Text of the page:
Has it really been a few years since FarmVille smashed Facebook's traffic records, peaking with a monthly audience of over 80 million active users worldwide? According to the analytics platform App Data, this most legendary and notorious of free-to-play games now ranks 92nd, light-years behind latter-day blights on our attention spans like Candy Crush Saga and Clash of Clans. How the mighty fall - and yet, if FarmVille's cereal box vistas of nodding crops and twinkly-eyed livestock seem laughably outmoded, its heart beats on in the shape of our unabated thirst for incremental virtual gain. Games that are actually about farming remain relatively few, for all Excalibur's efforts to infest the high street with combine harvester simulators, but games in which you "farm", gathering handfuls of XP or cash from slain opponents who conveniently respawn when out of view, are very much the norm.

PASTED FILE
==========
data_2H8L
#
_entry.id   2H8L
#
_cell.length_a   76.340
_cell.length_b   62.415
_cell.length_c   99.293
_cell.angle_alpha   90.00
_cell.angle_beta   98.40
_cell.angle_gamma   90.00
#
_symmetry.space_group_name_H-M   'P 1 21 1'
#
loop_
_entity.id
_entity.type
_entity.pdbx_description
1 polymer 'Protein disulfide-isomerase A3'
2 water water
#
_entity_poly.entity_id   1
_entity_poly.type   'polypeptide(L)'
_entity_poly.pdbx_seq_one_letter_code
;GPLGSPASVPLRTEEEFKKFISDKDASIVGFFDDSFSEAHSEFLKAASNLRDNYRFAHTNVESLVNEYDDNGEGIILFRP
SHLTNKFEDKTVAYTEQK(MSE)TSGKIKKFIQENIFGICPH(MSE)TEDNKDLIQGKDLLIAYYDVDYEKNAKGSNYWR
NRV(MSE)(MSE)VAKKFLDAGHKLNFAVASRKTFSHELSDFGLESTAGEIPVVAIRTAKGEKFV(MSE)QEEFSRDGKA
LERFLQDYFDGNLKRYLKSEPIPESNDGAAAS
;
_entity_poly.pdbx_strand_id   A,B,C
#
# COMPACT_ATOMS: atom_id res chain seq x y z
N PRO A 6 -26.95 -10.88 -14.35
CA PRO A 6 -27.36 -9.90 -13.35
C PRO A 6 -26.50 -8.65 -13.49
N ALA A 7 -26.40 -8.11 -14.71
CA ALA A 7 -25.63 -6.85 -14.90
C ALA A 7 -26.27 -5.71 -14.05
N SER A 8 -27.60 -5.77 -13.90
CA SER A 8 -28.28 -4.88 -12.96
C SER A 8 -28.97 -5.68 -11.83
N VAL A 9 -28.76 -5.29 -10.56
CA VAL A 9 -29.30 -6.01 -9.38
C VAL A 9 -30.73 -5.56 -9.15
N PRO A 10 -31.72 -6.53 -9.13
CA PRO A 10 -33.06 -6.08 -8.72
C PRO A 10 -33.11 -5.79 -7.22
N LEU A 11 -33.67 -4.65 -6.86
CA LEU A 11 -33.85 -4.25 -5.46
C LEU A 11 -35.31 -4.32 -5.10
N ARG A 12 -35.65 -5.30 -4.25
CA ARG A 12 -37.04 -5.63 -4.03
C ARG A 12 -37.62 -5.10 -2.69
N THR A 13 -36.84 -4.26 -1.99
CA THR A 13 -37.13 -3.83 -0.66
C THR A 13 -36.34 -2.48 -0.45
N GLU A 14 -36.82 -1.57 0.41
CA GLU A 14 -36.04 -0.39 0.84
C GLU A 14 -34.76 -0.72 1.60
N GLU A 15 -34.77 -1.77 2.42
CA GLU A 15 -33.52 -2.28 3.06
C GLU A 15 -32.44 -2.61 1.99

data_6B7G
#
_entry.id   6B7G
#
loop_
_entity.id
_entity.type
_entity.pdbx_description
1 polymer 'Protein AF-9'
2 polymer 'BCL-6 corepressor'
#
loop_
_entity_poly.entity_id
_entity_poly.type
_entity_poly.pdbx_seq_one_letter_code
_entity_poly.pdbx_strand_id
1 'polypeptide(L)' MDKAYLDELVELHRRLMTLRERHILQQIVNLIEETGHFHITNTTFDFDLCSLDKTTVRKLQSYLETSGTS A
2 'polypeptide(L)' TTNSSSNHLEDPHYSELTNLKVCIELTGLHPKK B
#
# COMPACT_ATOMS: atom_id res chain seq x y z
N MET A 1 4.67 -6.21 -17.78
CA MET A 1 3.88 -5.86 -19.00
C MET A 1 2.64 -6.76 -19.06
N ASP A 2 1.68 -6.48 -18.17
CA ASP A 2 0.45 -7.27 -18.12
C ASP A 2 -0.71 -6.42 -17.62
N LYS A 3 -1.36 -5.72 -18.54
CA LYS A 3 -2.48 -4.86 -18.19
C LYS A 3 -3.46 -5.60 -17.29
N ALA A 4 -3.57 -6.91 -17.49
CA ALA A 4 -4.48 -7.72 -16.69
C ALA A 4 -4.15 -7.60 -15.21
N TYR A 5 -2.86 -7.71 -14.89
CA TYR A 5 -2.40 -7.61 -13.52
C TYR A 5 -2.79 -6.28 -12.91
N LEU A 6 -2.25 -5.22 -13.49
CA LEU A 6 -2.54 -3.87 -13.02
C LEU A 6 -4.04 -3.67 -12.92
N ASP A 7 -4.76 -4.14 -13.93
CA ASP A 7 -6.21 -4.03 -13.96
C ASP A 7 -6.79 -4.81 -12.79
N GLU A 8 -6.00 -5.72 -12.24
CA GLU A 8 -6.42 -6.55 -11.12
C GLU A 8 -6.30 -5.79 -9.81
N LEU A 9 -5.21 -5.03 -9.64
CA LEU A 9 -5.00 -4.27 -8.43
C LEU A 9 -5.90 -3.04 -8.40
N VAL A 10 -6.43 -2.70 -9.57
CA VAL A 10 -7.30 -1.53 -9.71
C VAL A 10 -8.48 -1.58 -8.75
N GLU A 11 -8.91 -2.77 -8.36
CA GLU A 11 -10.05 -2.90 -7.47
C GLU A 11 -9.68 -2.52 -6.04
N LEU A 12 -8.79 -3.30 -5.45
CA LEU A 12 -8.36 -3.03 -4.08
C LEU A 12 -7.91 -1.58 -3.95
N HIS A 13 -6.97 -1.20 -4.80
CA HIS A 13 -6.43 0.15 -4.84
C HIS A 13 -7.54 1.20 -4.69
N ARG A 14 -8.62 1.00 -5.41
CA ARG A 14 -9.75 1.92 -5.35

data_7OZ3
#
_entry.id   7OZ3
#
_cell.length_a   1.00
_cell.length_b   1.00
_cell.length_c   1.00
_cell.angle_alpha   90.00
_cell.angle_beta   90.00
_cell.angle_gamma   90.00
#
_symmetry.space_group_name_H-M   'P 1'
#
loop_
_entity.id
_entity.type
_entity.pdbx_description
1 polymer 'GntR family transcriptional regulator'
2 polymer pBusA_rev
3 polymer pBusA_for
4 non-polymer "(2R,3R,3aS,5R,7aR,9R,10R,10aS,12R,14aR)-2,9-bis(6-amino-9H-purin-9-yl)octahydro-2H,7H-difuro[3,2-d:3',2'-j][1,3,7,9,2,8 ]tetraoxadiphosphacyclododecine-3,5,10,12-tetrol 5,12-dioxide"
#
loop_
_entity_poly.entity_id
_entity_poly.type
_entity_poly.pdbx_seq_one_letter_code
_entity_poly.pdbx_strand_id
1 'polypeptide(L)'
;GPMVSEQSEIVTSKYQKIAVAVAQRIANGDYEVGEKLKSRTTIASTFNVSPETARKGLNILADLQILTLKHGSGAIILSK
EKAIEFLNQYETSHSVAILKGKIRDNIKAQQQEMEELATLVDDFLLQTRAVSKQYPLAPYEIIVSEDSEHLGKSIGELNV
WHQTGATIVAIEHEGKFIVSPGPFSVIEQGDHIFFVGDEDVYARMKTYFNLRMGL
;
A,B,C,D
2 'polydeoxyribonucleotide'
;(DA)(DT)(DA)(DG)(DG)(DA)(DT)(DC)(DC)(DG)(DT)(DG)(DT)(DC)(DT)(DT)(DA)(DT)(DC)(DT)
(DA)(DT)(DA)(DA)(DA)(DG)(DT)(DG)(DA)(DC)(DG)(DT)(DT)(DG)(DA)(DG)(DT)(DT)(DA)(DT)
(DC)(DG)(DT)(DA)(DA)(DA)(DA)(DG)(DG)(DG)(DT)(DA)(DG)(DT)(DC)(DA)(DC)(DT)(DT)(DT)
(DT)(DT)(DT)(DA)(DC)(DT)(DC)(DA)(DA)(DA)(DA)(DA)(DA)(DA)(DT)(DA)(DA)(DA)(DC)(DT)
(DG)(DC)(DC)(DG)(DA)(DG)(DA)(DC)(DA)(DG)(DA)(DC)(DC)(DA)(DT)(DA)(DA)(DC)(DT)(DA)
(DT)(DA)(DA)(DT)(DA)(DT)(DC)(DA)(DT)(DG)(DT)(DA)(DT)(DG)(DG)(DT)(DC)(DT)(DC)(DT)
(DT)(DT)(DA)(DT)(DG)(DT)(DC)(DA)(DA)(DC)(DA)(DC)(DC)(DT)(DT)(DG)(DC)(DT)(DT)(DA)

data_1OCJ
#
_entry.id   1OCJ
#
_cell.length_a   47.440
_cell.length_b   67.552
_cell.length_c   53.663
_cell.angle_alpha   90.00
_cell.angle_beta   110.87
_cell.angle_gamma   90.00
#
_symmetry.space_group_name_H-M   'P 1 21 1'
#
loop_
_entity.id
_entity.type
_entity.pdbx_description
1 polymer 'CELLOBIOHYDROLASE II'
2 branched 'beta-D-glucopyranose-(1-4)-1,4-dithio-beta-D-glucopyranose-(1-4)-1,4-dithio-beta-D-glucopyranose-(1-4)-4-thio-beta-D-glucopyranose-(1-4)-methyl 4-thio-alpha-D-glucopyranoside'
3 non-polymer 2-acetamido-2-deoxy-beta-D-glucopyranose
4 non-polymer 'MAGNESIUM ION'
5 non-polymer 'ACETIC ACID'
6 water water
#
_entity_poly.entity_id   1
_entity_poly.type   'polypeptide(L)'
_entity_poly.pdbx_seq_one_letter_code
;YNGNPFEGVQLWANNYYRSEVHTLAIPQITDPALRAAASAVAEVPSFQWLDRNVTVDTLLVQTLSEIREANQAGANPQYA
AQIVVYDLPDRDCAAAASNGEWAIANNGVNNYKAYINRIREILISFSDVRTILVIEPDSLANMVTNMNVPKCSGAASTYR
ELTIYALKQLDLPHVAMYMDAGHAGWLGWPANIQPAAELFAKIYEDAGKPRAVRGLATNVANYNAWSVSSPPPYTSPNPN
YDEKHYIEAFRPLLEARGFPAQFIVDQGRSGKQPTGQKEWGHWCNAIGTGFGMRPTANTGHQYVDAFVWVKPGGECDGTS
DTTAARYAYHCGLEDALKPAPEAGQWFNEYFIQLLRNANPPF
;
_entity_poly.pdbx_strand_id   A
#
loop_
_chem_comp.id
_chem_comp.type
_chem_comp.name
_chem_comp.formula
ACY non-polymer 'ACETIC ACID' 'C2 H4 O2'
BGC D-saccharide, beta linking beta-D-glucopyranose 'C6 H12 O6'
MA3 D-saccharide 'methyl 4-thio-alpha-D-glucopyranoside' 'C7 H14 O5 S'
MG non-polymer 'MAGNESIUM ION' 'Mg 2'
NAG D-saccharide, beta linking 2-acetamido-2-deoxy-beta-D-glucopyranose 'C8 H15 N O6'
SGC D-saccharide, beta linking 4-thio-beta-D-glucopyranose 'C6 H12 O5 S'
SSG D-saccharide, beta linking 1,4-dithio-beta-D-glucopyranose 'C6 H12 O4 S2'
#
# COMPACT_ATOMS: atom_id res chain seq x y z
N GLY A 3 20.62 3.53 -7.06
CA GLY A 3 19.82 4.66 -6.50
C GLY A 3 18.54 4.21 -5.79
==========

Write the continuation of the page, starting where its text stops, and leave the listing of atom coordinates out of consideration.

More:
I enjoy a good old-fashioned resource run myself - it's a little like a warm-up jog, building muscle for a marathon boss encounter - but I think there are all sorts of problems with "farming". The superficial objection is that it's a bizarre choice of term. I mean, take a minute to think about what you're actually doing when you "farm". In Destiny, it's blasting a path to Crota's lair and hacking him apart, over and over, in hopes of that one Engram drop that yields a fancy rocket launcher, which will then marginally speed up the process of blasting a path to Crota's lair and hacking him apart, over and over. In Bloodborne, it's rampaging down from the Great Bridge to Central Yharnam, ripping into deformed yet recognisably human townsfolk for the sake of a few measly blood vials.